We’ve encountered them in pine flatwoods, sandhills, scrub, and other habitats where open sand is common. They are found in coastal habitats on barrier islands, including the islands of the Florida Keys.
I was surprised to encounter this one in the Big Cypress Swamp while backpacking. I hadn’t thought of this vast swamp as being rattlesnake territory. I was more worried about the pythons there.
We’ve been told by field biologists that you should avoid stepping off trail and into a palmetto thicket.
The bases of the saw palmettos are the diamondback rattlesnake’s favorite places to curl up and rest, especially during the winter, when they are seeking a place to stay warm.
Eastern coral snake
It doesn’t curl up and strike. Instead, to inject its venom, which is a neurotoxin, it must chew.
Chewing doesn’t happen easily since pretty much the only place on you that a creature can grab and chew on is between your toes or fingers. So don’t pick up a coral snake. Ever.
While most coral snakes are almost pencil-thin, we’ve encountered one that was as thick around as a small cottonmouth.
You’ve probably heard the rhyme “Red touches yellow, dead fellow. Red touches black, friend of Jack.”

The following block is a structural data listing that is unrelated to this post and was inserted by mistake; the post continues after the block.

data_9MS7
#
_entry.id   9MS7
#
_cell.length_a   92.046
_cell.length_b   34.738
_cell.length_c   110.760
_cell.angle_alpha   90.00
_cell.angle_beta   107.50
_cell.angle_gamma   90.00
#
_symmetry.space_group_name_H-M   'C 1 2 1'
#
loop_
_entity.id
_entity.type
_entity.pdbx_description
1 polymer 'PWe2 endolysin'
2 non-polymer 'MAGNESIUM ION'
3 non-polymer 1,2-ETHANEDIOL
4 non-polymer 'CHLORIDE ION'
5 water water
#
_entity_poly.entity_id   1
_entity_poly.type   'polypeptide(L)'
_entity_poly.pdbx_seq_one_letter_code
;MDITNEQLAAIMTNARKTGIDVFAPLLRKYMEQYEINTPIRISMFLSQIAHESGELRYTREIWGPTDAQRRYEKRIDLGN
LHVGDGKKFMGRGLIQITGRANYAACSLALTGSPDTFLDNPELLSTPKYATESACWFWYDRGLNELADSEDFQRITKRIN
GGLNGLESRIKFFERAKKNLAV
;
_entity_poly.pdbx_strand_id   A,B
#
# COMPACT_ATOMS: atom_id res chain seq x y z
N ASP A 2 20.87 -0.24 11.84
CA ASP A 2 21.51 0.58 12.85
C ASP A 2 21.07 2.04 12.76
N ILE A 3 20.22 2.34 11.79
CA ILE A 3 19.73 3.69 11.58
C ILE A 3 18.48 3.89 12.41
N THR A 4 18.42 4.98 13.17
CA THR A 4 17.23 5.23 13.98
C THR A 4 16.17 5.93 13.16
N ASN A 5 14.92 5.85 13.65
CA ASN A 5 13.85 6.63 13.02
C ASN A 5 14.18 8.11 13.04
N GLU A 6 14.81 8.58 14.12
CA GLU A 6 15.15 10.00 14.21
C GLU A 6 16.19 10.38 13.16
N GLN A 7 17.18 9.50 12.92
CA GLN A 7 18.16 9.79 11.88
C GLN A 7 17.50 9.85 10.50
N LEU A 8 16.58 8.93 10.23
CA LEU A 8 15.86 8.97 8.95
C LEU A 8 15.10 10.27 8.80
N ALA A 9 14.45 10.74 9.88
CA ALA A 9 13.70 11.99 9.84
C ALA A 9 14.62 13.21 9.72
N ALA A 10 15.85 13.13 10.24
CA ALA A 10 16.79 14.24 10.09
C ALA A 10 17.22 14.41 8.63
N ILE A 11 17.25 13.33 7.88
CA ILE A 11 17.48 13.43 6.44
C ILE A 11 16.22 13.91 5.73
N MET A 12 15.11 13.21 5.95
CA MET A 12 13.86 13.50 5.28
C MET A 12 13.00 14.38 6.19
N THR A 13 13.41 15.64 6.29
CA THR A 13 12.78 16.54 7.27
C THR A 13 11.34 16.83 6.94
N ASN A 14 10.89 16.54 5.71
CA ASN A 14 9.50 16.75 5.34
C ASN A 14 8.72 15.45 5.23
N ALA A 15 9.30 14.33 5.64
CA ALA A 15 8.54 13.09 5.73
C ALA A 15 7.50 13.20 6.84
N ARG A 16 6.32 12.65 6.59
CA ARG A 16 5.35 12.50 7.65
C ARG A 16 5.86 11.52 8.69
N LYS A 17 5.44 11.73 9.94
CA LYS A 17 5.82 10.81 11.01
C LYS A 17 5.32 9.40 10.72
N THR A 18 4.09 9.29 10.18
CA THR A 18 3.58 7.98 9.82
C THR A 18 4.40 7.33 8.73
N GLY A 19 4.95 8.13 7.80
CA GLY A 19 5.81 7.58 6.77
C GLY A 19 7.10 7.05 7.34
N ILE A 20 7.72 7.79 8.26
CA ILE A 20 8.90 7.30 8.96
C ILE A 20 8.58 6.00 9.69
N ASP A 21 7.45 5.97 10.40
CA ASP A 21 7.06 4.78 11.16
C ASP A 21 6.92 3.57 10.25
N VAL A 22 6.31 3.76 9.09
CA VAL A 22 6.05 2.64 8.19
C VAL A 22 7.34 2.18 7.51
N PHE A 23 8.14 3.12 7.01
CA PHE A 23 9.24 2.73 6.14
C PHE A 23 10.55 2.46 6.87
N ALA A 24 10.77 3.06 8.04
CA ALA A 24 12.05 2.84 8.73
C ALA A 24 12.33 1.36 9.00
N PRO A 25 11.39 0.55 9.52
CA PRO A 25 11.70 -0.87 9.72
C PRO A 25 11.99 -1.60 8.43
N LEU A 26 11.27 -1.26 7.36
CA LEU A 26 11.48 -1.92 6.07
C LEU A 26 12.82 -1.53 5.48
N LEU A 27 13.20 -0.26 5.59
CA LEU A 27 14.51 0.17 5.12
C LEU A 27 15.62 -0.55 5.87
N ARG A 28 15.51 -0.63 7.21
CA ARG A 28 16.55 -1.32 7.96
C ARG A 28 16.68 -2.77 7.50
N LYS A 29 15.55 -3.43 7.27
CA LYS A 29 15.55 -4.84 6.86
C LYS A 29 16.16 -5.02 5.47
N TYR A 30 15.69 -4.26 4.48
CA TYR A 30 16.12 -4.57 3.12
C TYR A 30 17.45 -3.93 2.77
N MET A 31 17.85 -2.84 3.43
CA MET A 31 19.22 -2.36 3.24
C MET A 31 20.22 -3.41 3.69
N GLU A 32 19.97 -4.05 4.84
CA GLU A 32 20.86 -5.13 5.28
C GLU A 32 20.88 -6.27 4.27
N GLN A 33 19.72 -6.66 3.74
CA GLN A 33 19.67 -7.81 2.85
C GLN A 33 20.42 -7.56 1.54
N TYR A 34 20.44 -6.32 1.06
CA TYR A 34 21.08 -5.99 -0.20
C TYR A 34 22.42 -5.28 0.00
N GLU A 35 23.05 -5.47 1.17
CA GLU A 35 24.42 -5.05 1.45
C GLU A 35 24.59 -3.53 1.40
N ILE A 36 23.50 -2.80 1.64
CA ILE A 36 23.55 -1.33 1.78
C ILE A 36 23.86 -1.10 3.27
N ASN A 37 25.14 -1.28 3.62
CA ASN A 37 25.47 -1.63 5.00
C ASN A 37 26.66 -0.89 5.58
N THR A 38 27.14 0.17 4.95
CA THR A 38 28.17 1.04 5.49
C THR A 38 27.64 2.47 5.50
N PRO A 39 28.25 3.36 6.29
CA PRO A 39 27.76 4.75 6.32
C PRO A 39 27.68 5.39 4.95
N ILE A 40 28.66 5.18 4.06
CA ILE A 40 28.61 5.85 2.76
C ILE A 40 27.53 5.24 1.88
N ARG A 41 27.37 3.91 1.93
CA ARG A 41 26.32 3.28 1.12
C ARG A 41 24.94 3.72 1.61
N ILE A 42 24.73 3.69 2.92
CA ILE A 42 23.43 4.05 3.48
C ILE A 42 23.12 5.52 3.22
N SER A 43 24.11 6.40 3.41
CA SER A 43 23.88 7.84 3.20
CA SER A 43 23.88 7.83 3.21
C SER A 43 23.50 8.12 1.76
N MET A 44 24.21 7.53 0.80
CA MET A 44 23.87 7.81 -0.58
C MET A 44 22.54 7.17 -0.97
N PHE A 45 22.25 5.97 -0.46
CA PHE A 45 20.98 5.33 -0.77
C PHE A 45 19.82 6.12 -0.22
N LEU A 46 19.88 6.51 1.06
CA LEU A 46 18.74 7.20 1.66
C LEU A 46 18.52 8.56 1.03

What that refers to are the color bands on the coral snake. They are very similar to those seen on a scarlet king snake. But if the red and yellow bands touch, it’s definitely a coral snake.
We’ve encountered coral snakes both in upland areas – sandhills and scrub – and in wet pine flatwoods and prairies. It’s unlikely you’ll find them in a swamp.
We think we may have encountered one while hiking the Florida Trail along the Suwannee River, and another along the St. Johns River on the Wild Persimmon Trail at De Leon Springs State Park.
Timber rattlesnakes are only found in Northeast Florida, from the Suwannee River down into Volusia County. They prefer floodplain forests and other moist places.
They are smaller in size than the diamondback rattlesnake, with adults ranging three to five feet.
What distinguishes the timber rattlesnake from the diamondback is a reddish-brown stripe down its spine that disrupts a pattern of black chevrons that point towards the snake’s tail.
Like other vipers, they have a flattened, pointed head and eyes with narrow slits like a cat eye.
Full-grown, they can be two to three feet long. The juvenile snakes have a yellow tip to their tail.
We have only once heard of hikers encountering them. Their known range is from the Apalachicola River west to Pensacola.
If you encounter a venomous snake
Most snake bites occur because someone attempted to handle a snake or got within the snake’s “strike zone.” If you encounter a snake, treat it with respect. Make a wide circle around it to avoid it.
NEVER PICK UP A SNAKE. If you are struck by a snake, call 911 immediately rather than attempt to treat it yourself.
Here’s an excellent guide to identifying the above snakes – as well as many other harmless ones – from the Florida Museum of Natural History. It includes illustrations and more photos than we have above.
Venomous Snakes of Florida